consistent system for transliterating Hebrew, wouldn't it be less
confusing (especially since his middle and last name are not Hebrew) to
refer to him as "Yehuda Leib Karinsky?"

I actually think it is preferable to not follow any system too precisely
for the following reason.  Sefaradim from Arab lands, Ashkenazim in the
diaspora, and native speakers of Modern Hebrew born in Israel all
pronounce differently If we are writing something and wish to convey
with transliteration how something will sound (and again, this is the
ENTIRE PURPOSE OF TRANSLITERATION), it would make sense if there are
differences which correspond to the dialect or accent of the speaker.



From: Sammy Finkelman <sammy.finkelman@...>
Date: Sun, 22 Jan 03 00:03:00 -0400
Subject: Transliteration of Shema into English?

Can someone tell me is there a transliteration of the Shema into
English, printed somewhere or on the Internet? Someone asked me to do
it. I think this is for someone (about age 13?) of Russian Jewish
background. To do by hand is difficult and I thought maybe of doing only
the beginning at least at first.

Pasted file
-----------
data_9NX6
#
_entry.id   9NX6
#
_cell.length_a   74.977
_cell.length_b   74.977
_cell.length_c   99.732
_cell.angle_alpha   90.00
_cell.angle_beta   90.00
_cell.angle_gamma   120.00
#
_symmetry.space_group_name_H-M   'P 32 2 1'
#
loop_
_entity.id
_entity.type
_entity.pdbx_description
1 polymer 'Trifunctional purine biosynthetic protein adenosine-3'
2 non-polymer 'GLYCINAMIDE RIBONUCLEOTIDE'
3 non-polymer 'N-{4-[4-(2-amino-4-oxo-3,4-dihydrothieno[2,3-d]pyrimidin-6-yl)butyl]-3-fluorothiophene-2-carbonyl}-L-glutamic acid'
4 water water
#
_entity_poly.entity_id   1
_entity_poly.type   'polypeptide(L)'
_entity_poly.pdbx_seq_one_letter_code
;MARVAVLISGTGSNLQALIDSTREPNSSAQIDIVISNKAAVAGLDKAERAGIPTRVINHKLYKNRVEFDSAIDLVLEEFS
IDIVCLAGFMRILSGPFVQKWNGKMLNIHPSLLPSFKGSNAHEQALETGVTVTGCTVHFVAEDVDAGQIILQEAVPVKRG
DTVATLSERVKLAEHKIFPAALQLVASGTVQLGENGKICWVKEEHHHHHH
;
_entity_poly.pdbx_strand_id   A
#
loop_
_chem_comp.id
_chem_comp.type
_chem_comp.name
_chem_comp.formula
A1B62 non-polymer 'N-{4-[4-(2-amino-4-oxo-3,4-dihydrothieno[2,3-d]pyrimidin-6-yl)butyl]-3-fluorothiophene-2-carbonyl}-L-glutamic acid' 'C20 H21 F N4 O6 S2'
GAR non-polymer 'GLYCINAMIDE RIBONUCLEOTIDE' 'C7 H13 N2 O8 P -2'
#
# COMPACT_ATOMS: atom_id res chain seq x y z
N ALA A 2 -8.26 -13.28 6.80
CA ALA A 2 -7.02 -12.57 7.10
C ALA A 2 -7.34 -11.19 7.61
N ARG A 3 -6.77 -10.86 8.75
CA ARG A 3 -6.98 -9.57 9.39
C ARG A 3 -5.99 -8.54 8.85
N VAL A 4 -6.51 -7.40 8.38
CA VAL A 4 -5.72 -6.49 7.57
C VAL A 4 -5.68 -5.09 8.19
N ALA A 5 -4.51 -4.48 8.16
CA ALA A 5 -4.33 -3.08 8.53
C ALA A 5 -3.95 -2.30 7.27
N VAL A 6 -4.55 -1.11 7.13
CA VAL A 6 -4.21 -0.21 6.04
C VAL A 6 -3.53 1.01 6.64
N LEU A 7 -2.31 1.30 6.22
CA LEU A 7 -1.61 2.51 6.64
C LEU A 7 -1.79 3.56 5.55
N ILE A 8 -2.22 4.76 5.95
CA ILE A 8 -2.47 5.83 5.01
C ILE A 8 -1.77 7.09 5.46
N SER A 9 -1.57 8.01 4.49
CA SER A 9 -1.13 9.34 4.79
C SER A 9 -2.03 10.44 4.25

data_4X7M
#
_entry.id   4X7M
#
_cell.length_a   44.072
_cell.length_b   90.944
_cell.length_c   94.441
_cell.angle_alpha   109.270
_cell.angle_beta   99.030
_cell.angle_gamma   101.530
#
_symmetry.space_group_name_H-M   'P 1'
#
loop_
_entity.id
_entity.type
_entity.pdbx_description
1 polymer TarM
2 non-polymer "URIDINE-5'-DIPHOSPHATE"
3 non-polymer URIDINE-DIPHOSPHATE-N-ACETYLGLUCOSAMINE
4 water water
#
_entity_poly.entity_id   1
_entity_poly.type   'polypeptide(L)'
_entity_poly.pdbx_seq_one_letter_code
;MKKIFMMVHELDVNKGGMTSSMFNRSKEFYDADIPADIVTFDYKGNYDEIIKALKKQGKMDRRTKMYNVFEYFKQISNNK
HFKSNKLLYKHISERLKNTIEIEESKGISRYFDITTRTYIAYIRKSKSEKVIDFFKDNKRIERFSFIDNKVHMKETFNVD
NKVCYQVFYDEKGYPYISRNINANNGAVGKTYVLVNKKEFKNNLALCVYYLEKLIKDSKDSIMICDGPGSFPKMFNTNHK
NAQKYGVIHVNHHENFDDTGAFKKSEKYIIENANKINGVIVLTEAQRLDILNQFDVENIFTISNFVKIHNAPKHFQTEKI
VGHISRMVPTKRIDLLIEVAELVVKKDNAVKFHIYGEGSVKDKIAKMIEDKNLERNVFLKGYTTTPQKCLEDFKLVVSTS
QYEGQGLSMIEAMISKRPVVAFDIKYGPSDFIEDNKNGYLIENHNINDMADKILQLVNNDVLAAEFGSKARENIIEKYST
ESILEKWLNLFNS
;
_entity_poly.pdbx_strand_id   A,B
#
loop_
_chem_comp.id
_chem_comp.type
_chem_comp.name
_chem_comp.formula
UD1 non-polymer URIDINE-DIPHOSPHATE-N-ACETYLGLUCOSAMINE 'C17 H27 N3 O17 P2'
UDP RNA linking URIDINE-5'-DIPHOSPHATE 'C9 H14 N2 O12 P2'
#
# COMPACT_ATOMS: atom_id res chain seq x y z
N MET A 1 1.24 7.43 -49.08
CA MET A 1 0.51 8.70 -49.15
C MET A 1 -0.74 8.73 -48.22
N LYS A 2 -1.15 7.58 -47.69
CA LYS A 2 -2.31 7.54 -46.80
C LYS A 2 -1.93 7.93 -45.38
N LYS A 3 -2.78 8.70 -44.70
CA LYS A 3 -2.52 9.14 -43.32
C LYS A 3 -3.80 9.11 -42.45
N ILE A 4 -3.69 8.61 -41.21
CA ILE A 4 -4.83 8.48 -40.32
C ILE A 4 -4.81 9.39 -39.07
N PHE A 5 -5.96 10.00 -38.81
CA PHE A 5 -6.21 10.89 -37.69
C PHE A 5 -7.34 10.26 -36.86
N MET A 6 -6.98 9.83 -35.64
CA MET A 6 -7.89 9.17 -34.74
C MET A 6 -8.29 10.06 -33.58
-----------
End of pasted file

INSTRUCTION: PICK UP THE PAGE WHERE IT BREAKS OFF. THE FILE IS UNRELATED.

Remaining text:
This brings up the question of if a person can say less and should it be
in a language he knows and what precisely is the obligation?

In Berachos there are two places something about Shema is mentioned and
one place it says it from the Torah and the other not. A Rabbi told me
theer is a dispute but I can see it another way.

 From the Torah is only to speak wordss of Torah in the morning and the
evening. Also maybe to remmeber the presence of God. Rabbi yehuda
Hanasoused to say only the first verse. The two Gemorahs could be
explained that in one case the man said Bircas HaTorah and three
PPusukim (Birchas Cohanim) so that to say Shema before 1/3 of the fday
is not from teh Torah in the other case he did not say that before.


From: Stan Tenen <meru1@...>
Date: Tue, 14 Jan 2003 10:03:10 -0500
Subject: Transliterations

An email acquaintance asked me about the pronunciation of the
Four-Letter-Name.  So I provided the usual explanations.  We discussed